CSC 395 (Fall 2021)

Lab: Principles Applied to Programming

In today’s class, we’ll take the principles of interaction Norman outlines in chapter one and apply them to programming, specifically, towards one of your group members’ programming environments!

Problem 1: Definitions

As a warm-up, define the following components of discoverability. Give an example of each, e.g., appealing to the objects you analyzed for today’s ready exercise (you did do that, right?).

Problem 2: Discoverability in Programming

Last week, we poo poo’ed on programming languages and tools for their “bad design” and gave some reasons why this might be the case. However, we weren’t terribly specific about what was “good” or “bad” design. This notion of discoverability gives us concrete hooks for evaluating our tools and insight into how to improve them.

In this problem, you will evaluate one of your own group member’s development environments along the lines of discoverability. One person should volunteer their development environment to be the subject for this analysis. Try to choose an environment that you are most comfortable with; it doesn’t matter what language this environment is meant for!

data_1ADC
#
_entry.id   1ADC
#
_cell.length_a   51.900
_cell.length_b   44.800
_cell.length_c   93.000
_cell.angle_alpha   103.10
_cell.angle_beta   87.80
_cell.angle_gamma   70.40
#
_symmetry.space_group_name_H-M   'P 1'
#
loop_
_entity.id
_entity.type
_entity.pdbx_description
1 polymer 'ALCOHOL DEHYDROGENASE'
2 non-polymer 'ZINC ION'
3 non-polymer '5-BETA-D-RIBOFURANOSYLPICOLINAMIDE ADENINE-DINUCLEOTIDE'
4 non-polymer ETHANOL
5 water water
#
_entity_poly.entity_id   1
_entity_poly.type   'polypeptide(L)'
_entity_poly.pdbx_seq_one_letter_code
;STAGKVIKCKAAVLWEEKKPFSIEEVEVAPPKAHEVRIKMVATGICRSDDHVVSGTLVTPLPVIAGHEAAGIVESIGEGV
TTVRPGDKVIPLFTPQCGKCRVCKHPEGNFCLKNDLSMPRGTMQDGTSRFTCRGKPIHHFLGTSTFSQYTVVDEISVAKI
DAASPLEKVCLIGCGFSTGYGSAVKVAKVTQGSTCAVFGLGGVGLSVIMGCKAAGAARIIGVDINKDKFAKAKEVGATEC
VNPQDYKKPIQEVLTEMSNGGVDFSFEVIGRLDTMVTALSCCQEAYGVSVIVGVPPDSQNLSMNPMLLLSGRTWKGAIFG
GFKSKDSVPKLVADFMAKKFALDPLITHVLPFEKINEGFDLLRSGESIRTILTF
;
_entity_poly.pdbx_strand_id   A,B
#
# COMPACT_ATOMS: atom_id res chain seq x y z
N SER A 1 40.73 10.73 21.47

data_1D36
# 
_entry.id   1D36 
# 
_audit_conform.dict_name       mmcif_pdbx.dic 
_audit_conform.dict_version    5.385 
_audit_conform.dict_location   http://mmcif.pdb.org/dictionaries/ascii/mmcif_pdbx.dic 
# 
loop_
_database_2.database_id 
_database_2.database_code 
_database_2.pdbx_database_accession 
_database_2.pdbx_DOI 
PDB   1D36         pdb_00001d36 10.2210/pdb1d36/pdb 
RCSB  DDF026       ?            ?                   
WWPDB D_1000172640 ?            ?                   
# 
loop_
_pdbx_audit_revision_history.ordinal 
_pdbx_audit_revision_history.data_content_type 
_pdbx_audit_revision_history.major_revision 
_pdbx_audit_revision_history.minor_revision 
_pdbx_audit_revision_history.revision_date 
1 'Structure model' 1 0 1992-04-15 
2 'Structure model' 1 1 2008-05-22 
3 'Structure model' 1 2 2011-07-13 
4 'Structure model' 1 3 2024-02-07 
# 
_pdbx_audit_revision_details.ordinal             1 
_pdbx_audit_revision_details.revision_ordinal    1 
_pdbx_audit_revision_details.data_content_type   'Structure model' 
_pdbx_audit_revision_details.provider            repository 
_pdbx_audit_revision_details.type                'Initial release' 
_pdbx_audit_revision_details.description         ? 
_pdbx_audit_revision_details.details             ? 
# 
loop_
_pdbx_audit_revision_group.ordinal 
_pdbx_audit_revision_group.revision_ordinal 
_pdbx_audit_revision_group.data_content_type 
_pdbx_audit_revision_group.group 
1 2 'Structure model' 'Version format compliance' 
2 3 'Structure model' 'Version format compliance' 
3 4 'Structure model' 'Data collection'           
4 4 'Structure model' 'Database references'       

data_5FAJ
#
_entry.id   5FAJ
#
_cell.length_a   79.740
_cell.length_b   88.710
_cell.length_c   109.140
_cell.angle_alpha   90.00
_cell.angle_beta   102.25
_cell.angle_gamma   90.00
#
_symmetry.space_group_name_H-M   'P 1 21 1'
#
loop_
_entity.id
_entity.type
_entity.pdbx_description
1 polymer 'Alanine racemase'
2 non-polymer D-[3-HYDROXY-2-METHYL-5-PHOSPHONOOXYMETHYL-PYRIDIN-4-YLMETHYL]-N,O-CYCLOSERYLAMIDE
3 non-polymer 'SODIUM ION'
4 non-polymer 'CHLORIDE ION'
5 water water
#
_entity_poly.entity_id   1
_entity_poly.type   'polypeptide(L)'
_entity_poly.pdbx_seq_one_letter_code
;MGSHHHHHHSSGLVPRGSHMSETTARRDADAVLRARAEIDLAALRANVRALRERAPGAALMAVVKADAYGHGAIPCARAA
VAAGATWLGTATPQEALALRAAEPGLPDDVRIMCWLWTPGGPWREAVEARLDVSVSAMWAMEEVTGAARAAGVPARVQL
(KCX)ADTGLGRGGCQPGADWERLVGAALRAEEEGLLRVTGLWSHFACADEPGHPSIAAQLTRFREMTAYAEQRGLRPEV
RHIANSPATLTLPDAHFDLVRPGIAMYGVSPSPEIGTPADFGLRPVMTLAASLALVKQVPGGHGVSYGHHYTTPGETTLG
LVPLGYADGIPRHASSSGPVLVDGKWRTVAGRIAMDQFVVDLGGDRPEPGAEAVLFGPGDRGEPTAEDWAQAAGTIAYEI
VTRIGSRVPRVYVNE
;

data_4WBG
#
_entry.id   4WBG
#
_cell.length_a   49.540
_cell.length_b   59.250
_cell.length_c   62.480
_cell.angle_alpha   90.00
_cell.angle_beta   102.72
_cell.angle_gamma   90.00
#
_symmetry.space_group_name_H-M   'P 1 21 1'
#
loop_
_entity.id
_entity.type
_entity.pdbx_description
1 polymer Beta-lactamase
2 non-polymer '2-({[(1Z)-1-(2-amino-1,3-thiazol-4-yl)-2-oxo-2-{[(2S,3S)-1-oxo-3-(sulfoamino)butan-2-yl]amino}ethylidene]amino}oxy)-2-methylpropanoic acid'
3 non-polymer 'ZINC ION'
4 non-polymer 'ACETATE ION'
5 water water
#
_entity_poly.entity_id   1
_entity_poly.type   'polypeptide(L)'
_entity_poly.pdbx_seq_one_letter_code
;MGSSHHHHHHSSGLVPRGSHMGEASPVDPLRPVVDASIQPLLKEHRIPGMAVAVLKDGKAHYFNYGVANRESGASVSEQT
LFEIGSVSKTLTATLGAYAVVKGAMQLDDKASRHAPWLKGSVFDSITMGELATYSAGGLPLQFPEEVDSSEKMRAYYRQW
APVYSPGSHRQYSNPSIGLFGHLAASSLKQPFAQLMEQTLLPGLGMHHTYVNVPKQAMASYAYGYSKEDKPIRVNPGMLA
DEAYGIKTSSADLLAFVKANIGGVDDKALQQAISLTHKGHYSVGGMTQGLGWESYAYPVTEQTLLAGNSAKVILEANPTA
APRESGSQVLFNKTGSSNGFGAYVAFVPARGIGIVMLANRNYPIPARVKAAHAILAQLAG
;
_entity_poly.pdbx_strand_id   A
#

1. Spend 10–15 minutes exploring the environment. The volunteer should show off their environment and demonstrate their usual workflow with their tools. Describe this environment in a few sentence in your write-up.

  2. For this environment, identify:

    • At least 2 affordances.
    • At least 2 signifiers.
    • At least 2 constraints.
    • At least 2 mappings between the environment’s interface and the underlying system. For each mapping, state whether the mapping is natural.
    • At least 2 examples of feedback generated by the system. For each, determine if the feedback is appropriately designed according to the reading.
  3. In a few sentences, describe the conceptual model that the average user has when using the system. Describe this in terms of the “normal” workflow one has when writing a program in this environment.

  4. Finally, in a few sentences, rate the environment on its discoverability based on what you discovered.